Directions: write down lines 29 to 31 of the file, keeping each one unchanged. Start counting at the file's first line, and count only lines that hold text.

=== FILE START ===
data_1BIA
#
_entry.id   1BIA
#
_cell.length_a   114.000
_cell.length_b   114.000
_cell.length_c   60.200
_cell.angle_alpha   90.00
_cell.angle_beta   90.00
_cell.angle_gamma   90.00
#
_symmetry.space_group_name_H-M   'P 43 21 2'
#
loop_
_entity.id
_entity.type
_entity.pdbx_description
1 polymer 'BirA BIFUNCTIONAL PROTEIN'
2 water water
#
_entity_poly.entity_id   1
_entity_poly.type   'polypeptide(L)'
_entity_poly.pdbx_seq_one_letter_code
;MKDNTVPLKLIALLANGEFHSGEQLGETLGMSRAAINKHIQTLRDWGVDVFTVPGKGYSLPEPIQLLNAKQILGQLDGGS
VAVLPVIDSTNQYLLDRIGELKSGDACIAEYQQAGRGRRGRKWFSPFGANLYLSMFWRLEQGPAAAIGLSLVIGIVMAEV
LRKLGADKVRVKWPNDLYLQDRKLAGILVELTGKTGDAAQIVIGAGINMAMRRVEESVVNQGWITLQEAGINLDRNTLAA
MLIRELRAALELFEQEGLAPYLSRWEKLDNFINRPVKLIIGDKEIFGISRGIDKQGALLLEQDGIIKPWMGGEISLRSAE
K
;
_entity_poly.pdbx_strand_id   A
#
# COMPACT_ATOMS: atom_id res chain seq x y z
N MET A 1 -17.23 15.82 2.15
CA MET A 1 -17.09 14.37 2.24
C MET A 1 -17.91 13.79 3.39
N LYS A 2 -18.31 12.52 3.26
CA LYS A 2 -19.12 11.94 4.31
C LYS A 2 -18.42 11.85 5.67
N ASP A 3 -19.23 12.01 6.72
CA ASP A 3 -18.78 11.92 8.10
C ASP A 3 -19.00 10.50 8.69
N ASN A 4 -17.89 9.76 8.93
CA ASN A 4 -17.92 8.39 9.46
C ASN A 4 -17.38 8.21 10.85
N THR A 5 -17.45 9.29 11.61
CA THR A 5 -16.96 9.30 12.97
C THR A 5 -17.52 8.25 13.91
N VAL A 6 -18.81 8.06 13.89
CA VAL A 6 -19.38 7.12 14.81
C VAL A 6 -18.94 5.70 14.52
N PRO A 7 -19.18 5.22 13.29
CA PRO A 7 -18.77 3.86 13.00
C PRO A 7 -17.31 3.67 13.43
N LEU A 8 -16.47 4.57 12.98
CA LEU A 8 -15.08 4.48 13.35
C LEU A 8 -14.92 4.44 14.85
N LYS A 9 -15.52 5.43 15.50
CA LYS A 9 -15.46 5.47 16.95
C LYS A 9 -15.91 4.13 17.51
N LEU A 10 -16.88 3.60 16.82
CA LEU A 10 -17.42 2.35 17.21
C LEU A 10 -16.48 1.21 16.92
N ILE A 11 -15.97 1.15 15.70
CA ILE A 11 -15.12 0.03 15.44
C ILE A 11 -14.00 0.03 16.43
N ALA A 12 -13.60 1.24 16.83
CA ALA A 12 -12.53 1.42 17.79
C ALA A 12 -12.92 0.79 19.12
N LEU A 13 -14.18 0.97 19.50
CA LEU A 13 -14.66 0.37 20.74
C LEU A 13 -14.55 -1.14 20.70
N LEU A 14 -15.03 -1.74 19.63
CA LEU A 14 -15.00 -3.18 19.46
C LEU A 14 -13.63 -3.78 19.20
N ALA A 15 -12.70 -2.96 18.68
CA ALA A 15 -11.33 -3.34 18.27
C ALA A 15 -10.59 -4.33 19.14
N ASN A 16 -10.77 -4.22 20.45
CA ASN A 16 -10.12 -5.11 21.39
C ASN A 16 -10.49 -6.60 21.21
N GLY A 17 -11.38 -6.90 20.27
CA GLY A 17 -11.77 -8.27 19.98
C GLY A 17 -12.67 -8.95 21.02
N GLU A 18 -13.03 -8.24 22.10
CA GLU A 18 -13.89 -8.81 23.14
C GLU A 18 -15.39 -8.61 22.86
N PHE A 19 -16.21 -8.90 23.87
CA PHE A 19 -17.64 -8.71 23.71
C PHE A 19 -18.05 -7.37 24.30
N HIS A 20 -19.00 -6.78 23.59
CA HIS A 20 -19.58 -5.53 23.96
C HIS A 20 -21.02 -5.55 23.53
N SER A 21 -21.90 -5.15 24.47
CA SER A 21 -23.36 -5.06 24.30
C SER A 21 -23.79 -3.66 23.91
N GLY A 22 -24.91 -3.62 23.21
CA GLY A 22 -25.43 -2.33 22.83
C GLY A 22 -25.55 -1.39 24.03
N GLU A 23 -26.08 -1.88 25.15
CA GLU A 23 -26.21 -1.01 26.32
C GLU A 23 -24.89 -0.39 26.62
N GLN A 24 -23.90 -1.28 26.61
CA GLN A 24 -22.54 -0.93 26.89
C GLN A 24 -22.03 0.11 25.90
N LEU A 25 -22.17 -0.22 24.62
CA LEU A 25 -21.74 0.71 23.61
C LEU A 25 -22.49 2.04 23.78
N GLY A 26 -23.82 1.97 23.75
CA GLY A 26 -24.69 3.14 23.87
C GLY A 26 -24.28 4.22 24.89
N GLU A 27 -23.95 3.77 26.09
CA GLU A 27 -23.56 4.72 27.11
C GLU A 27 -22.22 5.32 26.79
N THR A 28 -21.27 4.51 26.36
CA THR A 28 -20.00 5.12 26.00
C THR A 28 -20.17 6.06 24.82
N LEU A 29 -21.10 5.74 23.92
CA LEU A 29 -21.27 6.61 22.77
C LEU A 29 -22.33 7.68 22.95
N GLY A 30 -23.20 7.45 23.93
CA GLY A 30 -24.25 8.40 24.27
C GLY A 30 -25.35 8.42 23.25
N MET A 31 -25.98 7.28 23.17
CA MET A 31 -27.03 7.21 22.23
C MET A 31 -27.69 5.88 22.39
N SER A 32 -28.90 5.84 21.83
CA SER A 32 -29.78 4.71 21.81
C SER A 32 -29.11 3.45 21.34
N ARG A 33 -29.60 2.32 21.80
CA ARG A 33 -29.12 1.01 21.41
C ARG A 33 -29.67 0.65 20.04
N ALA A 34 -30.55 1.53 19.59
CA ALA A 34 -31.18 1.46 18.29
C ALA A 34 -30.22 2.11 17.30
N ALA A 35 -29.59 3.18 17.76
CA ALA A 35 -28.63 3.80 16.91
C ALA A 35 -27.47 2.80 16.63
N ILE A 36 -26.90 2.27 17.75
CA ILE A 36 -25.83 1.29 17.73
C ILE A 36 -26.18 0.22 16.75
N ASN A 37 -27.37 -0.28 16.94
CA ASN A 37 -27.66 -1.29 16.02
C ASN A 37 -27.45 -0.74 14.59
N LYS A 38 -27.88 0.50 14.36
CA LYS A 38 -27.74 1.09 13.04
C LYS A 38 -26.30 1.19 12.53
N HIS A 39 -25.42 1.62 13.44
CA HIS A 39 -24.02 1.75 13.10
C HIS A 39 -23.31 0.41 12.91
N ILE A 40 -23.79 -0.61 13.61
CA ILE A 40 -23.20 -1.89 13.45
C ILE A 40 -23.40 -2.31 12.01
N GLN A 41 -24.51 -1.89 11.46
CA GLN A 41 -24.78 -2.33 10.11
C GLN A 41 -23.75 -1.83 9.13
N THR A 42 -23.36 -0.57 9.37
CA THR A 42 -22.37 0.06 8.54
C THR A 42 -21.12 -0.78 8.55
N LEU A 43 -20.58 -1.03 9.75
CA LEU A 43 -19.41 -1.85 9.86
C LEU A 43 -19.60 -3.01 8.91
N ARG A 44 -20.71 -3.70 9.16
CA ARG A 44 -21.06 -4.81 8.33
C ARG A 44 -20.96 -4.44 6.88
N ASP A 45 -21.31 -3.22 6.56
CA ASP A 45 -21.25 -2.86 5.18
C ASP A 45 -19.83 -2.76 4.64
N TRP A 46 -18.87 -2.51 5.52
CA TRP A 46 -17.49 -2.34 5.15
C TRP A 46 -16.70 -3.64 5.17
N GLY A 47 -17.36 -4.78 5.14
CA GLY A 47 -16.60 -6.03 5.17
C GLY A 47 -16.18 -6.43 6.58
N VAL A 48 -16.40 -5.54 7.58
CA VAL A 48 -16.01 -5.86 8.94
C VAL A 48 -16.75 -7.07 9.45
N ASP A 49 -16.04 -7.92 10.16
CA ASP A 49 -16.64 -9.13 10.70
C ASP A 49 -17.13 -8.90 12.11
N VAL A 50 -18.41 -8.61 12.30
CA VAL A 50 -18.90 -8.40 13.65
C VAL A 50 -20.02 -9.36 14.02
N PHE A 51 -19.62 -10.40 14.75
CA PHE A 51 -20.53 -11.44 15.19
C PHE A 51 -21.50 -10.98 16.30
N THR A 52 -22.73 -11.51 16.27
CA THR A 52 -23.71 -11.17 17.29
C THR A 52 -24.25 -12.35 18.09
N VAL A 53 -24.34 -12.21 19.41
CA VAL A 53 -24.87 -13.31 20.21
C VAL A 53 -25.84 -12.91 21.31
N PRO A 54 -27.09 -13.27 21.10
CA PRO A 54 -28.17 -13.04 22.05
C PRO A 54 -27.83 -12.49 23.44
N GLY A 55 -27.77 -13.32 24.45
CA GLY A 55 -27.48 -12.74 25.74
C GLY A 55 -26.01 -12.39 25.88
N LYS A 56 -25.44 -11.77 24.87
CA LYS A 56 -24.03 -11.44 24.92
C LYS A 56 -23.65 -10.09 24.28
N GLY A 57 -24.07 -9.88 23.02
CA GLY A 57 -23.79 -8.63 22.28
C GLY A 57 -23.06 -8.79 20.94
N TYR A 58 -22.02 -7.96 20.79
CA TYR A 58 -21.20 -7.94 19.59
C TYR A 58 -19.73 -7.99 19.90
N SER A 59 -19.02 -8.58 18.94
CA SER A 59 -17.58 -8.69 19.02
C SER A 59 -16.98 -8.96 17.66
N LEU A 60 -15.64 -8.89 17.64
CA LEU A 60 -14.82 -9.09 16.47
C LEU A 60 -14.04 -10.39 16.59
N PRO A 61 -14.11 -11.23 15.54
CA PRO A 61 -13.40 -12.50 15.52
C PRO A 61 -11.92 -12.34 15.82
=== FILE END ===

;
_entity_poly.pdbx_strand_id   A
#